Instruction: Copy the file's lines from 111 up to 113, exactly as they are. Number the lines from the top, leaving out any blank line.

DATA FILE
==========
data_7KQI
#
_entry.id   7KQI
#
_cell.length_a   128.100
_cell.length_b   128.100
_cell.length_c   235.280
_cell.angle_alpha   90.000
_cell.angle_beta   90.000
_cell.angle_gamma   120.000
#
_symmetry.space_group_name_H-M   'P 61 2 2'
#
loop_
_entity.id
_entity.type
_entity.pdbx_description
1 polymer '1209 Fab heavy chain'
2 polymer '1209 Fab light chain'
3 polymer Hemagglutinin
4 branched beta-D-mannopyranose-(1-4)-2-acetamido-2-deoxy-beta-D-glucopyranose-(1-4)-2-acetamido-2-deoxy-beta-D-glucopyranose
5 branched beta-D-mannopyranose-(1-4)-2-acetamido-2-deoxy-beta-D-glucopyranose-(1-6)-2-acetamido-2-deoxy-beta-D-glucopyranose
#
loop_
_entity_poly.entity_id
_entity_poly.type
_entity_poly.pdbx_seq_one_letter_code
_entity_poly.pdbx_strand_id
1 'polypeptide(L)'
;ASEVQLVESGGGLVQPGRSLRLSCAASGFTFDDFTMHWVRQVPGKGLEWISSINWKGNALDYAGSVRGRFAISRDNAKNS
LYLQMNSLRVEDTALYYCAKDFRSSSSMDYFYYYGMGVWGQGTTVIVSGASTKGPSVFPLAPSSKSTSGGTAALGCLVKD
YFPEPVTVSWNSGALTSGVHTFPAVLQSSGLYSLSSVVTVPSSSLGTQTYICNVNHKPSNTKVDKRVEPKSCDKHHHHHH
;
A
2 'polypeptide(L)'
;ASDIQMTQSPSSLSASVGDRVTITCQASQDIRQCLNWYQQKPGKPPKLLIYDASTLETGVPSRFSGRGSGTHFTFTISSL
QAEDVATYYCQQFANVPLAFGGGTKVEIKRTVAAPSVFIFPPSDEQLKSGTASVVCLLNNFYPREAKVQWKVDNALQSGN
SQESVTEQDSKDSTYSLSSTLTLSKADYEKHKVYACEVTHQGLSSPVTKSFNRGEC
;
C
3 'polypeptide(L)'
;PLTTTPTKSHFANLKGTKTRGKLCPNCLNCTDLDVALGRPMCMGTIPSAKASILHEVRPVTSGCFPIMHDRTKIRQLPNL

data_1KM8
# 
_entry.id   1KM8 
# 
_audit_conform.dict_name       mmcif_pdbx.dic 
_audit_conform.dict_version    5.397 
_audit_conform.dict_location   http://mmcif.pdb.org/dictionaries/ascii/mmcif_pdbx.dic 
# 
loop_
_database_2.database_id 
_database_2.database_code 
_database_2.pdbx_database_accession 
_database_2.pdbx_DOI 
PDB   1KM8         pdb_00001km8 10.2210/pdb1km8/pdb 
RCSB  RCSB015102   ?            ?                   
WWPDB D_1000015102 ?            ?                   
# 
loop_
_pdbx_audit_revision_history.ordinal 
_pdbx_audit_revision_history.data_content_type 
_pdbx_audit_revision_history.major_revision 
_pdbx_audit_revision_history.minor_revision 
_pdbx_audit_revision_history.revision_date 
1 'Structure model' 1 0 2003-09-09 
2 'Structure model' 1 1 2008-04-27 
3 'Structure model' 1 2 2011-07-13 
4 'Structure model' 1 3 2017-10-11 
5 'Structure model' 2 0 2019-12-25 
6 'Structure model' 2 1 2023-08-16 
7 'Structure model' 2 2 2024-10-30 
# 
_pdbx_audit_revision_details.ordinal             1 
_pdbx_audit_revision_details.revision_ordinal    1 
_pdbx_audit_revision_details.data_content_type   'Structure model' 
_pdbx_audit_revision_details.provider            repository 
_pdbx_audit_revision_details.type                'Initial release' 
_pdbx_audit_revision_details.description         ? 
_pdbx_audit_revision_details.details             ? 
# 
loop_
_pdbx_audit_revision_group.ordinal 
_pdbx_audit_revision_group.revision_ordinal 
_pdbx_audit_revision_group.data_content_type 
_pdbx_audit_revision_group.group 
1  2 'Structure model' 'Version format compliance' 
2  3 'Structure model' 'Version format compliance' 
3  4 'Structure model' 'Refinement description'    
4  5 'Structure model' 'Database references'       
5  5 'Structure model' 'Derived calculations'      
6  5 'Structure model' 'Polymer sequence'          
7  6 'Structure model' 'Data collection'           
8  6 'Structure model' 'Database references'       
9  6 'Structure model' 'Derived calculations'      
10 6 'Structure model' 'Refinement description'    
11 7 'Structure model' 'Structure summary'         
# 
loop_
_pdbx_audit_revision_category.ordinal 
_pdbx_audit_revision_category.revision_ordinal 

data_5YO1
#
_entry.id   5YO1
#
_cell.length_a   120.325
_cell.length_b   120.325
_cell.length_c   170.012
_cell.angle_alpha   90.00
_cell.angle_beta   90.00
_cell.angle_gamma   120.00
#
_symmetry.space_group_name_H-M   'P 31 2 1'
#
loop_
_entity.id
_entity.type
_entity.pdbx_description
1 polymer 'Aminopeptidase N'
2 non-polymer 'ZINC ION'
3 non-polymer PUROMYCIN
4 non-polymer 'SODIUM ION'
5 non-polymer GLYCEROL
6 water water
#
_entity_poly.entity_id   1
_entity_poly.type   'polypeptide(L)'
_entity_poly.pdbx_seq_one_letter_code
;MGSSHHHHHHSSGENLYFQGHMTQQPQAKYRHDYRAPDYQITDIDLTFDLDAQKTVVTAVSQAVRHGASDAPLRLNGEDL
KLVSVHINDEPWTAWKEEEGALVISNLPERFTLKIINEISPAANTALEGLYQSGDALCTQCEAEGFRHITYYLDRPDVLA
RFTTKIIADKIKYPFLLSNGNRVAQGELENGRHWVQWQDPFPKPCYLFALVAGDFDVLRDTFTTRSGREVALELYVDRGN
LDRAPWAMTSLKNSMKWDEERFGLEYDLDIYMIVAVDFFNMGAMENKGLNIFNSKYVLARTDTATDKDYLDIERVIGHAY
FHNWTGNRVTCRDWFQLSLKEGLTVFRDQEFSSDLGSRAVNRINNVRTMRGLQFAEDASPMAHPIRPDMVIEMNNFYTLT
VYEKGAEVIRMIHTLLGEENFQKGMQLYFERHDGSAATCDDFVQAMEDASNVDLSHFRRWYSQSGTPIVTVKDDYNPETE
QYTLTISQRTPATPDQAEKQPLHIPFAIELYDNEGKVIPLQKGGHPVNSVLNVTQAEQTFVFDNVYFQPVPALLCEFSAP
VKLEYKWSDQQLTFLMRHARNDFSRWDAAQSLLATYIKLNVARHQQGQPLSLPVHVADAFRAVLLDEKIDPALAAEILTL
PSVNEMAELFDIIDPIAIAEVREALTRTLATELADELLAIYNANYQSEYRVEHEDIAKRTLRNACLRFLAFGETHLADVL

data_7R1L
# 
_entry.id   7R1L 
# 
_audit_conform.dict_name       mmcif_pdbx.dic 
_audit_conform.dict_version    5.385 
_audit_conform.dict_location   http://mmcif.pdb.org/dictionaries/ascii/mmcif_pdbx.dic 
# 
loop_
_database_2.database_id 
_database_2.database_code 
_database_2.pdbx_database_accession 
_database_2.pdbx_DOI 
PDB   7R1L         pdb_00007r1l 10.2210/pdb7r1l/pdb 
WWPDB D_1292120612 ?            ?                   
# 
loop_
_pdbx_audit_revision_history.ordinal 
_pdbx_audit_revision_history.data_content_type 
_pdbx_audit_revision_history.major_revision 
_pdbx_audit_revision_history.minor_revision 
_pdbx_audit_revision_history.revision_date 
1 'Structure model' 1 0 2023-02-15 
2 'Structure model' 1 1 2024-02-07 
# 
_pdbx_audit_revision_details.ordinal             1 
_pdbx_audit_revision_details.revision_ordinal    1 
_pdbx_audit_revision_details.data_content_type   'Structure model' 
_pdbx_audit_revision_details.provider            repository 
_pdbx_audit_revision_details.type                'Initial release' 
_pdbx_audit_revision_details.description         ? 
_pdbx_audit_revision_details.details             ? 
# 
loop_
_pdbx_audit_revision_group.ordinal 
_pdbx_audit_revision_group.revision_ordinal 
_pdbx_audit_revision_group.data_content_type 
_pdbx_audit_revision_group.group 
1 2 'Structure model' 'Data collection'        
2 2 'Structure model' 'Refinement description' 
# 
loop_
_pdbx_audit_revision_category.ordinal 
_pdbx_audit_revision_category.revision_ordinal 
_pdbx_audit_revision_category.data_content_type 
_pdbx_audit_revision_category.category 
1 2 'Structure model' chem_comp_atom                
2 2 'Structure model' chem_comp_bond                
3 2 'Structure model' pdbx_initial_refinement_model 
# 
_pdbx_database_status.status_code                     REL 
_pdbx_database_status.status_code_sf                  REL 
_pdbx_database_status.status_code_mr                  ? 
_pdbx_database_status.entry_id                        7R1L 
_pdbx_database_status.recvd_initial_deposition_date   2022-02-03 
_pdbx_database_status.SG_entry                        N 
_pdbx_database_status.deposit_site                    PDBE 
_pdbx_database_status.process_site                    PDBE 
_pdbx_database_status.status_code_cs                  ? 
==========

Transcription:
_cell.angle_gamma   120.00
#
_symmetry.space_group_name_H-M   'P 31 2 1'